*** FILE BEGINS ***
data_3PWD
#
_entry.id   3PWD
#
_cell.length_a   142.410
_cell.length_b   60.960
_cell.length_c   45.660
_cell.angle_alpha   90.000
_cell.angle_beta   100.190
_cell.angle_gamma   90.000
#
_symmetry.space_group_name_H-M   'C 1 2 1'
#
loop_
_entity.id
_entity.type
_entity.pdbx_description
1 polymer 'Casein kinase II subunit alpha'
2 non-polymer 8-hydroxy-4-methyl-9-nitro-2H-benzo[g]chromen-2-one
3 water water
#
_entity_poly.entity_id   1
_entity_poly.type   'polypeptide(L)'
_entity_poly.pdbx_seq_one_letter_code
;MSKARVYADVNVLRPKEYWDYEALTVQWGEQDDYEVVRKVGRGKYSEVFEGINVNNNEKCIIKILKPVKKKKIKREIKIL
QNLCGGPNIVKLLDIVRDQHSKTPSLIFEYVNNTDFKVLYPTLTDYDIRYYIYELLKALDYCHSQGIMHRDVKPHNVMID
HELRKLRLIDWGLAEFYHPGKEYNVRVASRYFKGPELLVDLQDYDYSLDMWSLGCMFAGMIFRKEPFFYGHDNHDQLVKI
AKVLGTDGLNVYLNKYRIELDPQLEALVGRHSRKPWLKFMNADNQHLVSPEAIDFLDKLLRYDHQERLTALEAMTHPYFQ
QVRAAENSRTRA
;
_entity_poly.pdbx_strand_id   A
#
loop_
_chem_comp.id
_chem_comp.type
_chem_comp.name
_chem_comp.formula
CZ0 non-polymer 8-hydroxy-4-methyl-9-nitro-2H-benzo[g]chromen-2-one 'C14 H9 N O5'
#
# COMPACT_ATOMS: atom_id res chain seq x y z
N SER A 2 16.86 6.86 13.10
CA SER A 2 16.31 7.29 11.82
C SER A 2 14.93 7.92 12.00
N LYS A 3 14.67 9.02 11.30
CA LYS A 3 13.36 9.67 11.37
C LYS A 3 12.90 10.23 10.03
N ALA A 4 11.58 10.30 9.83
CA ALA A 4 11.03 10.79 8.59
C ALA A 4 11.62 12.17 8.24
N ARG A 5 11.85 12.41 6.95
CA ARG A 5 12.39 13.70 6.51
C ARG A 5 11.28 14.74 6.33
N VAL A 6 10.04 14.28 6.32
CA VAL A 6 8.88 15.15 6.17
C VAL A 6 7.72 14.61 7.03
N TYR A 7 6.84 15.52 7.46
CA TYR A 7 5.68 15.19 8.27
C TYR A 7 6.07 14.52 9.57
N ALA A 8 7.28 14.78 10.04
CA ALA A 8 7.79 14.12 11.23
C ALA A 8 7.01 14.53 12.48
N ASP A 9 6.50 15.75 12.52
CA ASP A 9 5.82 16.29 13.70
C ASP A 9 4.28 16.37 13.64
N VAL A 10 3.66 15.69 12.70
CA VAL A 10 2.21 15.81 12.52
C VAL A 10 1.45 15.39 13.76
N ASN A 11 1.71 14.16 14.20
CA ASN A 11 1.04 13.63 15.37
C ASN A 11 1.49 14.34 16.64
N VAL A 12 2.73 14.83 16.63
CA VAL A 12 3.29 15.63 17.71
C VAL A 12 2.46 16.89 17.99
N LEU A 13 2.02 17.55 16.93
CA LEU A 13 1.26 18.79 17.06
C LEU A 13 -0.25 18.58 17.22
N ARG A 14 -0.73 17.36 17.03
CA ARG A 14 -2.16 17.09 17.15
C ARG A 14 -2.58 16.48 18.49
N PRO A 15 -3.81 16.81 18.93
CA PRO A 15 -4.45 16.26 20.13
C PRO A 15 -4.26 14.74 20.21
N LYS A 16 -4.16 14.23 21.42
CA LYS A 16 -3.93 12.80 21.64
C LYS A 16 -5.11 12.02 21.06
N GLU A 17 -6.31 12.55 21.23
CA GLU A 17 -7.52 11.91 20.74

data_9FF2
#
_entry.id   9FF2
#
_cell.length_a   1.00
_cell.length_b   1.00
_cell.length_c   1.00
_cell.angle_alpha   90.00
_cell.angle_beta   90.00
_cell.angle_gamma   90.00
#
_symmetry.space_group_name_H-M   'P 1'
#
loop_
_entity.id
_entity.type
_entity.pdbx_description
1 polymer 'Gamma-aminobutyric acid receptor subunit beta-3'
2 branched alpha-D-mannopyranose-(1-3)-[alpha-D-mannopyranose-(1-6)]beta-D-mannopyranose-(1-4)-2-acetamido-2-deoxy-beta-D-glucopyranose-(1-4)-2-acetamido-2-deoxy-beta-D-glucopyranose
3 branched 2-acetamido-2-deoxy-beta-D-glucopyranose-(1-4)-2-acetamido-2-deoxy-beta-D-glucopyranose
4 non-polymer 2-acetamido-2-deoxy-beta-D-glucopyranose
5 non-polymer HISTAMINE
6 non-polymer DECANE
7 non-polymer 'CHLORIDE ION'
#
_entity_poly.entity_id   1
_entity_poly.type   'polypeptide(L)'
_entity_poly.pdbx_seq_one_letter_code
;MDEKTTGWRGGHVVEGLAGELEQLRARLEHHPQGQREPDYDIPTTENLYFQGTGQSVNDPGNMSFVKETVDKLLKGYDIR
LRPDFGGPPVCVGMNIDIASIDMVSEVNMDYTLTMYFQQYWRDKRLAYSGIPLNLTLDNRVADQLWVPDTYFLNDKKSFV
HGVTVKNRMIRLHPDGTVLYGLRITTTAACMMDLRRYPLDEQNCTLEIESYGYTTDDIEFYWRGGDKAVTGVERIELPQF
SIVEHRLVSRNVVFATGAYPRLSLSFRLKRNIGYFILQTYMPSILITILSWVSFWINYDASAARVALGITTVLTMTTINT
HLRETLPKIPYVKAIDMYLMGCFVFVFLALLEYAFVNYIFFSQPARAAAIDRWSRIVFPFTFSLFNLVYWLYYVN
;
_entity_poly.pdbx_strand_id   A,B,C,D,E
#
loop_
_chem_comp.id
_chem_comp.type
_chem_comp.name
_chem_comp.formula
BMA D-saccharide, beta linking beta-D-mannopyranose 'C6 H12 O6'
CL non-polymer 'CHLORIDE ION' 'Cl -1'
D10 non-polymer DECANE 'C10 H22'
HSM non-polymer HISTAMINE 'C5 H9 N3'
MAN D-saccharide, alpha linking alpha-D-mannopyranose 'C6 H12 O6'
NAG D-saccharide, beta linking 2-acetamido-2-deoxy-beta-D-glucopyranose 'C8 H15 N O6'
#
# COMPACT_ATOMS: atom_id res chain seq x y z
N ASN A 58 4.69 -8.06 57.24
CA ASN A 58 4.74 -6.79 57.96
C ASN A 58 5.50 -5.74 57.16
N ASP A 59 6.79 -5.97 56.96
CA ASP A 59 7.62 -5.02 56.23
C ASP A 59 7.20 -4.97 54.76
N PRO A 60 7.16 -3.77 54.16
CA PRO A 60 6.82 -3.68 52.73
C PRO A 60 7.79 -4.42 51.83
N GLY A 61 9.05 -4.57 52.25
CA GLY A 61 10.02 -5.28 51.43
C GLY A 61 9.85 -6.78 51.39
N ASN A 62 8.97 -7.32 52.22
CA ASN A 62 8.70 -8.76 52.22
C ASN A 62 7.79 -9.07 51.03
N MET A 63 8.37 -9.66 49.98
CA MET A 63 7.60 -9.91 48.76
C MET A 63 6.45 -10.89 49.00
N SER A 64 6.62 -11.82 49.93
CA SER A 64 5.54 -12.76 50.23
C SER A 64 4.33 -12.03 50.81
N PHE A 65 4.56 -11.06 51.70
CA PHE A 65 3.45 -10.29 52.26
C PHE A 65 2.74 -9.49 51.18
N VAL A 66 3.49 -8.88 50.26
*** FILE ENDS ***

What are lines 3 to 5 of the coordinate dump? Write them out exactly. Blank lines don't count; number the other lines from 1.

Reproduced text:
_entry.id   3PWD
#
_cell.length_a   142.410